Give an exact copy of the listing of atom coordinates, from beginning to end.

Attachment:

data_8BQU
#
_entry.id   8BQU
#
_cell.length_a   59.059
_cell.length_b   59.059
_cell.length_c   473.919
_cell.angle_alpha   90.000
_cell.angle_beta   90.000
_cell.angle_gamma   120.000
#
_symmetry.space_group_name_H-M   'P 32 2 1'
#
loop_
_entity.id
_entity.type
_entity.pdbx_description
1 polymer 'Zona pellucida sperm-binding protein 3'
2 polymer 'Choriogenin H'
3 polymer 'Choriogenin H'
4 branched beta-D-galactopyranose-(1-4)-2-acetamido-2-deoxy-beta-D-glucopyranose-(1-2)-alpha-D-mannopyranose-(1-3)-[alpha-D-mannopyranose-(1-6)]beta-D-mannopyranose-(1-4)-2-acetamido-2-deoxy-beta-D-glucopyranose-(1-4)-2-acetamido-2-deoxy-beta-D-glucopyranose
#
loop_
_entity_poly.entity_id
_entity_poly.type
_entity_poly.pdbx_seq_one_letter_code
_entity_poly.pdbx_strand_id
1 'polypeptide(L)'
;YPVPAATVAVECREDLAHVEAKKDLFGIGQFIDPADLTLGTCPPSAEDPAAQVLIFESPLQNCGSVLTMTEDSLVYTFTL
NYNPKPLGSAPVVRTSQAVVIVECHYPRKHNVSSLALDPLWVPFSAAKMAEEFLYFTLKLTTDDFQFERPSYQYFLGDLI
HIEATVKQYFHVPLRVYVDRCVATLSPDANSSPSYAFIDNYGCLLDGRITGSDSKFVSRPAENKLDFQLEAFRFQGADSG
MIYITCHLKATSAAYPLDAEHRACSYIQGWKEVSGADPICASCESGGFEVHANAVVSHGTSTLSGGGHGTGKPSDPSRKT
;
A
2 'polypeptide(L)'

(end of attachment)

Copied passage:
data_8BQU
#
_entry.id   8BQU
#
_cell.length_a   59.059
_cell.length_b   59.059
_cell.length_c   473.919
_cell.angle_alpha   90.000
_cell.angle_beta   90.000
_cell.angle_gamma   120.000
#
_symmetry.space_group_name_H-M   'P 32 2 1'
#
loop_
_entity.id
_entity.type
_entity.pdbx_description
1 polymer 'Zona pellucida sperm-binding protein 3'
2 polymer 'Choriogenin H'
3 polymer 'Choriogenin H'
4 branched beta-D-galactopyranose-(1-4)-2-acetamido-2-deoxy-beta-D-glucopyranose-(1-2)-alpha-D-mannopyranose-(1-3)-[alpha-D-mannopyranose-(1-6)]beta-D-mannopyranose-(1-4)-2-acetamido-2-deoxy-beta-D-glucopyranose-(1-4)-2-acetamido-2-deoxy-beta-D-glucopyranose
#
loop_
_entity_poly.entity_id
_entity_poly.type
_entity_poly.pdbx_seq_one_letter_code
_entity_poly.pdbx_strand_id
1 'polypeptide(L)'
;YPVPAATVAVECREDLAHVEAKKDLFGIGQFIDPADLTLGTCPPSAEDPAAQVLIFESPLQNCGSVLTMTEDSLVYTFTL
NYNPKPLGSAPVVRTSQAVVIVECHYPRKHNVSSLALDPLWVPFSAAKMAEEFLYFTLKLTTDDFQFERPSYQYFLGDLI
HIEATVKQYFHVPLRVYVDRCVATLSPDANSSPSYAFIDNYGCLLDGRITGSDSKFVSRPAENKLDFQLEAFRFQGADSG
MIYITCHLKATSAAYPLDAEHRACSYIQGWKEVSGADPICASCESGGFEVHANAVVSHGTSTLSGGGHGTGKPSDPSRKT
;
A
2 'polypeptide(L)'